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Bailey on Rifkin on Cities:

Ronald Bailey was not too impressed with the Rifkin op-ed on urbanization and the environment.

As humanity has urbanized, we have become ever less subject to nature's vagaries. For instance, a globally interconnected world made possible by the transportation networks between cities means that a crop failure in one place can be overcome by food imports from areas with bumper crops. Similarly resources of all types can be shifted quickly to ameliorate human emergencies caused by the random acts of a brutal insensate nature. Autonomy is just another word for freedom.

The further good news is that the movement of humanity's burgeoning population into the thousand of megacities foreseen that Rifkin is part of a process that ultimately will leave more land for nature. Today cities occupy just 2 percent of the earth's surface, but that will likely double to 4 percent over the next half century. In order to avoid this ostensibly terrible fate Rifkin proclaims, "In the next phase of human history, we will need to find a way to reintegrate ourselves into the rest of the living Earth if we are to preserve our own species and conserve the planet for our fellow creatures." Actually, he's got it completely backwards. Humanity must not reintegrate into nature-that way lays disaster for humanity and nature. Instead we must make ourselves even more autonomous than we already are from her.

Since nothing is more destructive of nature than poverty stricken subsistence farmers, boosting agricultural productivity is the key to the human retreat from wild nature.

Related Posts (on one page):

  1. Bailey on Rifkin on Cities:
  2. Major Cities - Environmental Friend or Foe?
Jay Myers:
I think he is completely missing the fact that the ecological footprint of cities extends far beyond their municipal borders. How many cities could survive without food grown or raised elsewhere? To accurately gauge how much land cities "leave for nature" you have to consider how much acerage is needed to provide essential supplies that the city cannot provide for itself. He is correct, however, on the environmental benefits of high agricultural productivity due to modern technology compared to subsistance farming.
12.22.2006 5:40pm
Bottomfish (mail):
I notice that neither Rifkin nor Bailey are interested in the question of where people want to live, only in the question of where they should be housed. For some reason, political questions are apparently out of bounds.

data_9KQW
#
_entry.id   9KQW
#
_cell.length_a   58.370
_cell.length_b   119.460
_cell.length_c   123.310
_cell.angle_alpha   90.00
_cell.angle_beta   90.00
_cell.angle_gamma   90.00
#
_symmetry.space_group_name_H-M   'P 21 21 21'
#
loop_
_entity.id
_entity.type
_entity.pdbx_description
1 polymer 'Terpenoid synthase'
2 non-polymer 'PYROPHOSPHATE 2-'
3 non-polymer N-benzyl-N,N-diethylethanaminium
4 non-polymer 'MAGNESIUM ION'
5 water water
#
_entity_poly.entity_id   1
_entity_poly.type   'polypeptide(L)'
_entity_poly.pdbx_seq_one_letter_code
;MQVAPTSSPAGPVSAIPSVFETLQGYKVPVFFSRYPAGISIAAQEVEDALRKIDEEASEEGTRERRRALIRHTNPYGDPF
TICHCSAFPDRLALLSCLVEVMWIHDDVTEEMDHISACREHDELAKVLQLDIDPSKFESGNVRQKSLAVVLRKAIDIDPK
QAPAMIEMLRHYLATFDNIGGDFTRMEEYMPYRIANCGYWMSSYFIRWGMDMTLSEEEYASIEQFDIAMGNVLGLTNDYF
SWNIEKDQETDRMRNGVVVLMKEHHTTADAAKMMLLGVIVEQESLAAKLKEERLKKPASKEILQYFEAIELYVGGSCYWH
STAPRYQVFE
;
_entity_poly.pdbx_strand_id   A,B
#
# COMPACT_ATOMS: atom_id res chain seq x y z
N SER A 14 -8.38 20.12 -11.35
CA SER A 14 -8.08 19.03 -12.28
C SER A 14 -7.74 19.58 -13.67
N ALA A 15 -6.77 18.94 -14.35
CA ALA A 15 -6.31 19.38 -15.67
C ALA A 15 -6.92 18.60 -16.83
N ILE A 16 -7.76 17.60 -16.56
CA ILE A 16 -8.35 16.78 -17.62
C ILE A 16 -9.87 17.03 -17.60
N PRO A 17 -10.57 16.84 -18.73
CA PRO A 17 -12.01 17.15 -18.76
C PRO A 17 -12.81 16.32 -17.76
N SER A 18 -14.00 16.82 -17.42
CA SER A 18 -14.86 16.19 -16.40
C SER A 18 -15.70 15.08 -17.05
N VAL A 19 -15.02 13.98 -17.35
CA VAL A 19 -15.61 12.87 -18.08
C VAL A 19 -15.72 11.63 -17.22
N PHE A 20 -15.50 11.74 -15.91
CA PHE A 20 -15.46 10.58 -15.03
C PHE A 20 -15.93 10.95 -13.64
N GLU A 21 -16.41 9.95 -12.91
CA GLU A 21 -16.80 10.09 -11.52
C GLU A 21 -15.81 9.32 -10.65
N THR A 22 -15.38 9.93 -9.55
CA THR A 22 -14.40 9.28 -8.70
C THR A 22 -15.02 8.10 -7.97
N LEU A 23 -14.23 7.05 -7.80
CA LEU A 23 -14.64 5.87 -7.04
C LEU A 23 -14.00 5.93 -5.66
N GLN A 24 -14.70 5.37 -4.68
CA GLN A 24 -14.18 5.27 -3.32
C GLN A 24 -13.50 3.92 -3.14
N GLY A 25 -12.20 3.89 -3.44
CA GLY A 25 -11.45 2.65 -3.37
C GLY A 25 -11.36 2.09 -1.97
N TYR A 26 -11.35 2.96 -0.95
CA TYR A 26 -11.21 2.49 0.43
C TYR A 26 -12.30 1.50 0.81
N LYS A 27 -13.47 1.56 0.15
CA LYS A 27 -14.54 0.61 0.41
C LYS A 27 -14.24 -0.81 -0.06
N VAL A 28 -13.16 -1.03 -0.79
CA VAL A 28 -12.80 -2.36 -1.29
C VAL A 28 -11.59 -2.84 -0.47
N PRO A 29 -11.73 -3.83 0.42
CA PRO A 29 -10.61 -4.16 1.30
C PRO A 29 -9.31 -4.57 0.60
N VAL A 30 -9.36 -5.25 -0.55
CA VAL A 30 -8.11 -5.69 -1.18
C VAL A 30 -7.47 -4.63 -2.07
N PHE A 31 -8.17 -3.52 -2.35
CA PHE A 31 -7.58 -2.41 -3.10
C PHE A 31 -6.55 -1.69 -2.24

12.22.2006 5:54pm
trotsky (mail):
Knowing Bailey's work, I'm going to go out on a limb and say he'd argue that people should indeed live wherever they want to live. Judging by their actions, most of them must want to live in cities.
12.22.2006 7:57pm
Bottomfish (mail):
Evidently they want to live in urban areas. I think it makes a big difference whether they want actually to live in cities, which implies living in buildings that contain multiple dwelling units, or in suburbs, which generally implies single dwelling units each on an individual plot of land. Many of the benefits that Bailey and others associate with urbanism are lost if people choose suburbanism.
12.22.2006 8:23pm
Aleks:
Re: Many of the benefits that Bailey and others associate with urbanism are lost if people choose suburbanism.

This is only true given an expanding population. Since fertility rates are at or below replacement in all the First World (and approaching this state even in many Third World countries) sprawl is going to come to a halt and even reverse itself.
12.22.2006 9:30pm
Bottomfish (mail):
Not so fast. Latest figures from the 2005 World Almanac &Book of Facts:

India: births/1000 22.8, deaths/1000 8.4
China: births/1000 13.0, deaths/1000 6.9
U. S.: births/1000 14.0, deaths/1000 8.3

I admit that the Chinese figures look rather odd compared to those for the U.S. All the same, we have some way to go before this baby bust is in place.

Of course if people live in the cities but in response to increasing prosperity, move to suburbia, then then the pattern of less efficient land use, from the point of view of housing humanity, would still increase even if population remains at a standstill.
12.23.2006 6:52am
Swen Swenson (mail) (www):
Of course if people live in the cities but in response to increasing prosperity, move to suburbia, then then the pattern of less efficient land use, from the point of view of housing humanity, would still increase even if population remains at a standstill.
There's something worse than moving to suburbiana, even worse than starving subsistence farmers: The affluent who buy a 40-acre ranchette as a second home and then graze half a dozen hooved locusts horses on it. All too often that's considered reintegrating with nature. Sure they're butt up against the surrounding ranchettes and surrounded by nothing but bare dirt and horse poop, but oh, the scenery! The wide open spaces! The fresh air!

Even worse though is the treehouse environmentalist -- "I'm in, pull up the ladder!" -- who buys the first 40 acres and then lobbies the government to stop the sale of the surrounding lands because it would spoil his view.
12.23.2006 11:45am